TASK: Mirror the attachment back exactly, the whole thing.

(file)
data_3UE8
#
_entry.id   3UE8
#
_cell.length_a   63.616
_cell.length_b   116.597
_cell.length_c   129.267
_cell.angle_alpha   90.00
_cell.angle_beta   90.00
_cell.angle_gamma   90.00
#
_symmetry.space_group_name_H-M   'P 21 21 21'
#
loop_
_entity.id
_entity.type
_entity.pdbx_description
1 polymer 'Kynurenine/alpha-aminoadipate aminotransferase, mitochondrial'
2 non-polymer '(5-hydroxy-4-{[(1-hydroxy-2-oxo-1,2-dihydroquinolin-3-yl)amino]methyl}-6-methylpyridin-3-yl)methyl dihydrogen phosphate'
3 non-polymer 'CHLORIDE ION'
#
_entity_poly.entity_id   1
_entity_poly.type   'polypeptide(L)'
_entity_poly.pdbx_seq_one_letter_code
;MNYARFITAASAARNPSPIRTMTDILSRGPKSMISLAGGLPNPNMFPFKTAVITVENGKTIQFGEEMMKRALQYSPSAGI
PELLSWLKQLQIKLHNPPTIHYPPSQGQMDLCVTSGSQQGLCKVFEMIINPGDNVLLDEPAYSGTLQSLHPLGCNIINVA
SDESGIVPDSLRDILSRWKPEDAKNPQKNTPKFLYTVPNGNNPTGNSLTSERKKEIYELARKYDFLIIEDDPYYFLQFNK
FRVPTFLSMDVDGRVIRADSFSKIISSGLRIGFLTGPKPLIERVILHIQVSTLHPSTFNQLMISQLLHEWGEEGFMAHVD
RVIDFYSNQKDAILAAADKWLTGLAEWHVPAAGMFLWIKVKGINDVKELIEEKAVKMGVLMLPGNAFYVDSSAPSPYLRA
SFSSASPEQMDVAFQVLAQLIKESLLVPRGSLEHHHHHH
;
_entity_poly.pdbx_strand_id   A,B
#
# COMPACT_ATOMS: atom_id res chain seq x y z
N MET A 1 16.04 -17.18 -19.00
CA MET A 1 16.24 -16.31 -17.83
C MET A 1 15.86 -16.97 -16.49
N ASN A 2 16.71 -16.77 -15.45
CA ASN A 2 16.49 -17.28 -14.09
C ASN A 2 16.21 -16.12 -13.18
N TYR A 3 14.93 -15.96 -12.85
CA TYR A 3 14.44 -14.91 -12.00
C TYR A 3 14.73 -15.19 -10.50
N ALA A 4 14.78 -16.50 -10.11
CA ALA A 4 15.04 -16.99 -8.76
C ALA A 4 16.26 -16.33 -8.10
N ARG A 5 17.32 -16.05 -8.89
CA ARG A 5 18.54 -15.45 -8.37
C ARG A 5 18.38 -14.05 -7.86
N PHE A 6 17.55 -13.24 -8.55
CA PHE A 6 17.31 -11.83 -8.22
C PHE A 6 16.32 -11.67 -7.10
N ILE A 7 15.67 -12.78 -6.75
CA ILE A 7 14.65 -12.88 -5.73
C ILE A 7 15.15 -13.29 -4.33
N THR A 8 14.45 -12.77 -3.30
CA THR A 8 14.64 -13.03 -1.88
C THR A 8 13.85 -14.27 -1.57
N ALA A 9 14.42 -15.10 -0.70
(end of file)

data_3UE8
#
_entry.id   3UE8
#
_cell.length_a   63.616
_cell.length_b   116.597
_cell.length_c   129.267
_cell.angle_alpha   90.00
_cell.angle_beta   90.00
_cell.angle_gamma   90.00
#
_symmetry.space_group_name_H-M   'P 21 21 21'
#
loop_
_entity.id
_entity.type
_entity.pdbx_description
1 polymer 'Kynurenine/alpha-aminoadipate aminotransferase, mitochondrial'
2 non-polymer '(5-hydroxy-4-{[(1-hydroxy-2-oxo-1,2-dihydroquinolin-3-yl)amino]methyl}-6-methylpyridin-3-yl)methyl dihydrogen phosphate'
3 non-polymer 'CHLORIDE ION'
#
_entity_poly.entity_id   1
_entity_poly.type   'polypeptide(L)'
_entity_poly.pdbx_seq_one_letter_code
;MNYARFITAASAARNPSPIRTMTDILSRGPKSMISLAGGLPNPNMFPFKTAVITVENGKTIQFGEEMMKRALQYSPSAGI
PELLSWLKQLQIKLHNPPTIHYPPSQGQMDLCVTSGSQQGLCKVFEMIINPGDNVLLDEPAYSGTLQSLHPLGCNIINVA
SDESGIVPDSLRDILSRWKPEDAKNPQKNTPKFLYTVPNGNNPTGNSLTSERKKEIYELARKYDFLIIEDDPYYFLQFNK
FRVPTFLSMDVDGRVIRADSFSKIISSGLRIGFLTGPKPLIERVILHIQVSTLHPSTFNQLMISQLLHEWGEEGFMAHVD
RVIDFYSNQKDAILAAADKWLTGLAEWHVPAAGMFLWIKVKGINDVKELIEEKAVKMGVLMLPGNAFYVDSSAPSPYLRA
SFSSASPEQMDVAFQVLAQLIKESLLVPRGSLEHHHHHH
;
_entity_poly.pdbx_strand_id   A,B
#
# COMPACT_ATOMS: atom_id res chain seq x y z
N MET A 1 16.04 -17.18 -19.00
CA MET A 1 16.24 -16.31 -17.83
C MET A 1 15.86 -16.97 -16.49
N ASN A 2 16.71 -16.77 -15.45
CA ASN A 2 16.49 -17.28 -14.09
C ASN A 2 16.21 -16.12 -13.18
N TYR A 3 14.93 -15.96 -12.85
CA TYR A 3 14.44 -14.91 -12.00
C TYR A 3 14.73 -15.19 -10.50
N ALA A 4 14.78 -16.50 -10.11
CA ALA A 4 15.04 -16.99 -8.76
C ALA A 4 16.26 -16.33 -8.10
N ARG A 5 17.32 -16.05 -8.89
CA ARG A 5 18.54 -15.45 -8.37
C ARG A 5 18.38 -14.05 -7.86
N PHE A 6 17.55 -13.24 -8.55
CA PHE A 6 17.31 -11.83 -8.22
C PHE A 6 16.32 -11.67 -7.10
N ILE A 7 15.67 -12.78 -6.75
CA ILE A 7 14.65 -12.88 -5.73
C ILE A 7 15.15 -13.29 -4.33
N THR A 8 14.45 -12.77 -3.30
CA THR A 8 14.64 -13.03 -1.88
C THR A 8 13.85 -14.27 -1.57
N ALA A 9 14.42 -15.10 -0.70